As Governments Get Censorship Happy, New Technologies Popping Up To Route Around That
from the damage dept
So if you're in China, and you want access to a banned site like YouTube, you just type YouTube.com into your browser, and the Telex station will see that connection, and disguise it as something innocuous. You might be watching YouTube, but to a censor, it will just seem as if you're visiting a harmless, non-blocked site.But that's not the only new technology popping up. Via Ross Pruden, we learn about a relatively new offering, called Where's The Party? which is designed as a "censorship-resistant mirror network." Basically it's a system that will mirror content more easily.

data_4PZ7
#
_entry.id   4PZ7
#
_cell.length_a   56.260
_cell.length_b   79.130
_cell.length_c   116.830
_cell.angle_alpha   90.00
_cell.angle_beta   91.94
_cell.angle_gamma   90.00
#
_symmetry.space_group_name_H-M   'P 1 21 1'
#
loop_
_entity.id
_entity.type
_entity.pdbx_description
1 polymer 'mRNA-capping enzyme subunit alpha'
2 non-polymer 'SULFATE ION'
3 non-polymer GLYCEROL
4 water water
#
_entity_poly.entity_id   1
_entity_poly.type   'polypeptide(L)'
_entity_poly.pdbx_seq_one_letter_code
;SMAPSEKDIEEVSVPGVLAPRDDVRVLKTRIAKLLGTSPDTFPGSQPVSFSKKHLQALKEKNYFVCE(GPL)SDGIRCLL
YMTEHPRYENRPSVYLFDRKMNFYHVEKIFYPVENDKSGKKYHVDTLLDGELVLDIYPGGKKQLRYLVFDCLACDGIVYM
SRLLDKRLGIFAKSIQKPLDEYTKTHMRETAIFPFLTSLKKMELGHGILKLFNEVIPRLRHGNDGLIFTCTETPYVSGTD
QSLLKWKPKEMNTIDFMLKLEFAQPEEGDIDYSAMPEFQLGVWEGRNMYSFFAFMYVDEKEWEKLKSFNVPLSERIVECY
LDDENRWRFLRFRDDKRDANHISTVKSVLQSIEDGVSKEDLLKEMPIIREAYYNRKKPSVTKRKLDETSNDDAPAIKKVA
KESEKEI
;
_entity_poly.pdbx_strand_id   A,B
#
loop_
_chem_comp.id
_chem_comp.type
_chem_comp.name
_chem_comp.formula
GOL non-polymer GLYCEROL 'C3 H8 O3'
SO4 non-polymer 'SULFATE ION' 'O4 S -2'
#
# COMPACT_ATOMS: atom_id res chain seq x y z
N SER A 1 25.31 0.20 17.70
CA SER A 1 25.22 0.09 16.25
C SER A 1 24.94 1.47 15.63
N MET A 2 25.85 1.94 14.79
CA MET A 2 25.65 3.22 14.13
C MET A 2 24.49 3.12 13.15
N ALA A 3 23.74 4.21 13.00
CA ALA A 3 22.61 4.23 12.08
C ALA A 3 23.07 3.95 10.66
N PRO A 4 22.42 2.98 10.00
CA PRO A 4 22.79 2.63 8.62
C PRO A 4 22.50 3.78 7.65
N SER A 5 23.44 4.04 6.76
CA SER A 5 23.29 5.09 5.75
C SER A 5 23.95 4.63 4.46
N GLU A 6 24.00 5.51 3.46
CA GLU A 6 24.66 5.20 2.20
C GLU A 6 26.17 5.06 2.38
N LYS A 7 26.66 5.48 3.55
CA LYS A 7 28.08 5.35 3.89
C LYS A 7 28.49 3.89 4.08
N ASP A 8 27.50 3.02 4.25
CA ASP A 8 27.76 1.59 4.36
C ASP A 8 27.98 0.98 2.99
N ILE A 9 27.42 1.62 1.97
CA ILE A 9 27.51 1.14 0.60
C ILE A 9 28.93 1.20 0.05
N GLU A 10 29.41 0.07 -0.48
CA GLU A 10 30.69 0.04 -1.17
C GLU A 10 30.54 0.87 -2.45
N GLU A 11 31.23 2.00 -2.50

What's interesting also, is that this alerted me to Streisand.me, a project that is connected to Where's The Party? Streisand.me is (as you might have guessed) a mirroring system for content that is targeted in an attack likely to bring about a Streisand Effect response. I had no idea Streisand.me existed, despite my minor claim to fame of having coined the phrase "Streisand Effect." I have to say that's pretty cool...
But the larger point remains: as various governments move more towards trying to censor the web, technologists will create the technologies that make each of those efforts obsolete before they can get very far.